Shareholders give round of applause at a call for an upheaval of the board. Meanwhile re-election of board has significant number of withheld votes

RIM shareholders show their discomfort
Shareholders of Research In Motion didn’t rise up in revolt at the company’s annual general meeting over the company’s fading performance in the past 12 months.

Instead, in a meeting in Waterloo, Ont., they elected board of directors proposed by management slate that included only one new face.

However, there were signs of disappointment.

During the voting, 30 per cent of the votes were withheld for one director, 22 per cent were withheld for chair Barbara Stymiest and 19 per cent were withheld for founder and former co-CEO Mike Lazaridis. No director had fewer that 14 per cent of the votes withheld.

That led activist shareholder Vic Alboini, chairman and CEO of Jaguar Financial Corp., a Toronto merchant bank that has been highly critical of RIM management, to declare that “this is not an overwhelming approval for each of the directors.”   He asked Stymiest if the board will discuss the meaning of the vote with “the shareholders effectively saying no to some of the directors being elected.”

Yes it will, she replied, as part of the board’s deliberations on renewing itself.
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Earlier Albonini asked Stymiest if the board is “aggressively” looking for “technology experienced board members, consumer marketing stars, people in Silicon Valley, people in the United states who would bolster this board?”

In reply, Stymiest said the board recognized it had gaps in its experience.

The only time things got heated was when one shareholder said he is “extremely, extraordinarily critical” of the board for letting the company get into financial trouble before doing something. “Why did they let it get out of hand so badly and so much before they did something about it?

None of the “old” members of the board should hold their seats, he said.

He got a round of applause when he said “what this company needs is an upheaval like the CPR (Canadian Pacific Railway),” he said, which last month saw directors resign under shareholder pressure.

Stymiest and CEO Thorsten Heins took pains to make sure shareholders realize management understands their discomfort. RIM shares have been fallen since the fall of 2008 from $140 to $7.50-range today. During that time BlackBerry sales in the U.S. have plunged as well. RIM is behind schedule on releasing the next-generation BlackBerry 10 smart phones that it hopes will boost sales The company has had two quarters of losses, and Heins expects “the next several quarters to be very challenging.”

That has lead Jaguar Financial and others to call for the company to be broken up to maximize shareholder value.

So while Stymiest opened the meeting by repeating there will be challenges, she said the board is very supportive of Heins’ management team, which includes a new chief marketing officer, and, soon, a new chief operating officer.

The board understands that the company’s performance “has not met expectations” of shareholders, she said. The board will be “unwavering” in its goal of trying to increase shareholder value, she added.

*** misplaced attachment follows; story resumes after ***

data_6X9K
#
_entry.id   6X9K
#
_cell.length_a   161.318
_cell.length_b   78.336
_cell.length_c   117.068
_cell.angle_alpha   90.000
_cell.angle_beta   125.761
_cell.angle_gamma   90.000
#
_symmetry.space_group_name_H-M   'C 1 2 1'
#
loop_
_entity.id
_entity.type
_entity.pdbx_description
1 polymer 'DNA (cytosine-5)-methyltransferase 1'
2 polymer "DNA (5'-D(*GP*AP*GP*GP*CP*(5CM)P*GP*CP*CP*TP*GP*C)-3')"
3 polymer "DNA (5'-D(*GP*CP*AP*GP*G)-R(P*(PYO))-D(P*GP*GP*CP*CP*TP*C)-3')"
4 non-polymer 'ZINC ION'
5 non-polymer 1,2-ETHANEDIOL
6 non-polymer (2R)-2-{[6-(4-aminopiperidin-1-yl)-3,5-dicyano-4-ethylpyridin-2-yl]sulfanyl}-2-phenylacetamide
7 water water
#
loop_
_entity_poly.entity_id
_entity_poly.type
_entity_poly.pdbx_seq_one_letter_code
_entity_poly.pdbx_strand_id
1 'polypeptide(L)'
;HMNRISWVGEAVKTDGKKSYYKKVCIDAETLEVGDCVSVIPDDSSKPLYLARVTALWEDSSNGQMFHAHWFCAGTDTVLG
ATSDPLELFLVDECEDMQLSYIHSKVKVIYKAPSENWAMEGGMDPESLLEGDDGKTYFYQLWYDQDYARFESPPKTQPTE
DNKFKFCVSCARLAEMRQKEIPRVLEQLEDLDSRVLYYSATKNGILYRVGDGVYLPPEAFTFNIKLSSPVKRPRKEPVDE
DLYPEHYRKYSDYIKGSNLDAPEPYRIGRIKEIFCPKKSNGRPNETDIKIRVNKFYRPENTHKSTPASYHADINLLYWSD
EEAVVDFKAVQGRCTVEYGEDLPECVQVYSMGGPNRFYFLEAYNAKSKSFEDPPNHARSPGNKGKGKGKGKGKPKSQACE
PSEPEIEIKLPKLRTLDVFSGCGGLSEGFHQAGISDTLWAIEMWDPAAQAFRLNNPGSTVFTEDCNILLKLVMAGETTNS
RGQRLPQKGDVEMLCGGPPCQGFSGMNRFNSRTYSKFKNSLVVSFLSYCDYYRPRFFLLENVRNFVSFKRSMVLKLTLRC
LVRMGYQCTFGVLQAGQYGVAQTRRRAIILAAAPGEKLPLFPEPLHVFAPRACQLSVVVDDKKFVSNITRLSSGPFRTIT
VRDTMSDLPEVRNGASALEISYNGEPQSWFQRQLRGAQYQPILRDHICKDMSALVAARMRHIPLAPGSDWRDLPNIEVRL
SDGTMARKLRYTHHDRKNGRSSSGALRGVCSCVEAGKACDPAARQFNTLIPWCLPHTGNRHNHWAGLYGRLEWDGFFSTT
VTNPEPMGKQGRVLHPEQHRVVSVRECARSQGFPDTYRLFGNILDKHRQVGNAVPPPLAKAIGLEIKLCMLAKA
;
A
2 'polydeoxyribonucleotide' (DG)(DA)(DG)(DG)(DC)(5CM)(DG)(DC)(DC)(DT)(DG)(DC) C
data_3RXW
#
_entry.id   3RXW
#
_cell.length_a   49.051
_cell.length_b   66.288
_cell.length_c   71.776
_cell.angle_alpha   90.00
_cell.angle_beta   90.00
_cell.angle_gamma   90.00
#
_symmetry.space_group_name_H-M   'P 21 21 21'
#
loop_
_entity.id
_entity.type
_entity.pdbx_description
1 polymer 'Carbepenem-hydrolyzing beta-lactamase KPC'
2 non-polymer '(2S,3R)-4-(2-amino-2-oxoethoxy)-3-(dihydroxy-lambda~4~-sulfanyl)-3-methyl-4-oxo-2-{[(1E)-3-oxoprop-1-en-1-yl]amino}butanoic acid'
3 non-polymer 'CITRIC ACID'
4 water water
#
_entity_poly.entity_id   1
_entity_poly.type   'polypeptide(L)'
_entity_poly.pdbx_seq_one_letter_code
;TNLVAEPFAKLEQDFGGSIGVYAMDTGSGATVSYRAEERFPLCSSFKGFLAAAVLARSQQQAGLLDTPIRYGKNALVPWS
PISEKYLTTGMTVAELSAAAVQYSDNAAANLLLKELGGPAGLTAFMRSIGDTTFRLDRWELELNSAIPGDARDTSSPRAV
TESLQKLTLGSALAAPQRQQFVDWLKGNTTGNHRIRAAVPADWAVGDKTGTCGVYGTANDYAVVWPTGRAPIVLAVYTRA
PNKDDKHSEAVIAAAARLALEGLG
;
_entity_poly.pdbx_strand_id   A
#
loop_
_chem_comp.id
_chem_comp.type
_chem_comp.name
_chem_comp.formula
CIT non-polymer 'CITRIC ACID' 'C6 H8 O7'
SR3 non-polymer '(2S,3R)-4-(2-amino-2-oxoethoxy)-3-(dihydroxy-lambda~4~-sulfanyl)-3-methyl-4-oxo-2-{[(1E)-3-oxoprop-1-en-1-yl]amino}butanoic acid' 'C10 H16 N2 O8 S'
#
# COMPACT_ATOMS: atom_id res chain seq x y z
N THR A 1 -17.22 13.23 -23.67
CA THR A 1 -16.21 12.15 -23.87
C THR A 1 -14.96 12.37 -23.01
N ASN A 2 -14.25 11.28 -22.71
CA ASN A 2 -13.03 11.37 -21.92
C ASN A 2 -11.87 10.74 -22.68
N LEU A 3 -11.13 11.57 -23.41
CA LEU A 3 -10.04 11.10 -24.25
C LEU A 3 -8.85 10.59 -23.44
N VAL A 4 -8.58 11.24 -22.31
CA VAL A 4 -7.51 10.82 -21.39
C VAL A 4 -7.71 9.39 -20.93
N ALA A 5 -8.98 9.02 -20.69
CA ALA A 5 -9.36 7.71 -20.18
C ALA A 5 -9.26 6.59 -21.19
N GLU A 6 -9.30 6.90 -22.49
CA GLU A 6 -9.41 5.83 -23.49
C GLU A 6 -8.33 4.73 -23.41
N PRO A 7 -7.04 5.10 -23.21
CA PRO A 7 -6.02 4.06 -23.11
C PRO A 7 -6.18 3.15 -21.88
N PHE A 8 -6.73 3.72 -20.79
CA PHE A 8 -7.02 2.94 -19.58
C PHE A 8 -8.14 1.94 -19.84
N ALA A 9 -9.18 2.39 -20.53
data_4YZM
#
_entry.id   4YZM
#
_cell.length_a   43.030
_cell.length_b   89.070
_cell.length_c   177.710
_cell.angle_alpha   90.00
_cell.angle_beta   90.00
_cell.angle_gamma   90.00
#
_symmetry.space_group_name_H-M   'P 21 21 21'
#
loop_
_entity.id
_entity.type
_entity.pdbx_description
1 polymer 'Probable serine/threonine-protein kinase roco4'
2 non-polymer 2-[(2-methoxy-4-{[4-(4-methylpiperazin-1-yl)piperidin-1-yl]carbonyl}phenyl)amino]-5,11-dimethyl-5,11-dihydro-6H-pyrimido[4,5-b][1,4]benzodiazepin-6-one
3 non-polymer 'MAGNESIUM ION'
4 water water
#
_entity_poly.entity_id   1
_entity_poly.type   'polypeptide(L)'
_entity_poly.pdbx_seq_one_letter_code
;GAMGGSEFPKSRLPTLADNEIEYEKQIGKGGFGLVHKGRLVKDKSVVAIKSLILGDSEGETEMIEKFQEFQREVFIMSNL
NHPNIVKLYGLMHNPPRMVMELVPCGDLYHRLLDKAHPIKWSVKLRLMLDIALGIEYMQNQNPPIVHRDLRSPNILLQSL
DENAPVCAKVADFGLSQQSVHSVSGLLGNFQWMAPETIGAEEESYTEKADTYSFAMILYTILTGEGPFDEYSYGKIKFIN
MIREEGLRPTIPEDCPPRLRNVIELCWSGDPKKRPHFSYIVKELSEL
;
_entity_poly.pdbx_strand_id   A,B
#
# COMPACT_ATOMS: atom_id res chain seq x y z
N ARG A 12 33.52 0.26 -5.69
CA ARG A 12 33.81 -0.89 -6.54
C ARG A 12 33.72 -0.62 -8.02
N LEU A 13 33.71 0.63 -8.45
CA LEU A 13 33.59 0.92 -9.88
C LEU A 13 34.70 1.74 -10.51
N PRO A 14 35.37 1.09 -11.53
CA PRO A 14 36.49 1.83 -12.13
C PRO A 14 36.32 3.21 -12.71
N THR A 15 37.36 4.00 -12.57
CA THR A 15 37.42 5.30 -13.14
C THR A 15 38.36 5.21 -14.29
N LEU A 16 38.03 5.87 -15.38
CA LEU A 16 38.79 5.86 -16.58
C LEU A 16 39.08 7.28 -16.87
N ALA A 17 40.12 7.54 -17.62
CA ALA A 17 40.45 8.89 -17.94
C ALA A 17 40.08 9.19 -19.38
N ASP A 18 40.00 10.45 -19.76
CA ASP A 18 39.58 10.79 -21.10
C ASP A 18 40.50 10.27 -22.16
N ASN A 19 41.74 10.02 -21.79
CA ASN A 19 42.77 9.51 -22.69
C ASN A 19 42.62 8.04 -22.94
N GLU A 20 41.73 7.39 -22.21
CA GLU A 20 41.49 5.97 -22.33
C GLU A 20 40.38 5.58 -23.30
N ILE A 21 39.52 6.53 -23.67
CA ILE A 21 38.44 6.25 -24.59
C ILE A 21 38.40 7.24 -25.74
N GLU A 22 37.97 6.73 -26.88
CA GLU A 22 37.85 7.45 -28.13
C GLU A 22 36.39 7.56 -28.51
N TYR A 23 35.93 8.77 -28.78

Heins emphasized – as he has in recent sessions with financial analysts — that he isn’t satisfied with the performance of the company. Nor, added, does the board take shareholder support as unconditional.

He admitted that in North America RIM is facing the popularity of devices running Apple Inc.’s iOS and Android operating systems.

But he wanted to assure shareholders that he has a plan for turning things around.

He also pointed out the company’s strengths, pointing to sales growth in some countries in the Asia-Pacific region, Latin America and Africa. BlackBerrys are “the first choice for countless government agencies,” he said, and more than 90 per cent of Fortune 500 companies deploy BlackBerrys globally.

RIM has 78 million subscribers, 56 million who use BlackBerry Messenger, a prime source of revenue for the company.

As for BlackBerry 10, he repeated that it won’t go out the door until it is ready, which he expects will be in the first three months of 2013.

One reason he’s upbeat, Heins said, is that carriers tell him they want BB10 to succeed so they have competition for other mobile platforms.

Heins has also streamlined management since he became CEO earlier this year and announced RIM’s staff will be cut by 5,000 to make the company a “lean mean hunting machine.”

For all this, he warned, benefits the BB10 will bring to RIM’s bottom line “will take time.”

The meeting was not without its lighter moments. One shareholder wondered how the board could give Heins a salary increase when he moved from COO to chief executive officer. “When it came to negotiations, how much of what you asked for did you actually get?” the shareholder asked to a few chuckles. Heins hadn’t been a CEO before, the shareholder noted, and in recognition of the company’s position Lazaridis and co-CEO Jim Balsillie were being paid $1 a year.

Heins replied that before coming to RIM he’d headed several billion-dollar divisions at Siemens, including one that he helped turn around. Stymiest said the board’s compensation committee looked at the market and did due diligence.

Then there was the new shareholder who complained the RIM-made combination cover and rapid charger he wants to buy for his PlayBook tablet has been out of stock since January.

Heins vowed to look into the availability of the accessory. “If not,” he added, “I’ll get you one.”

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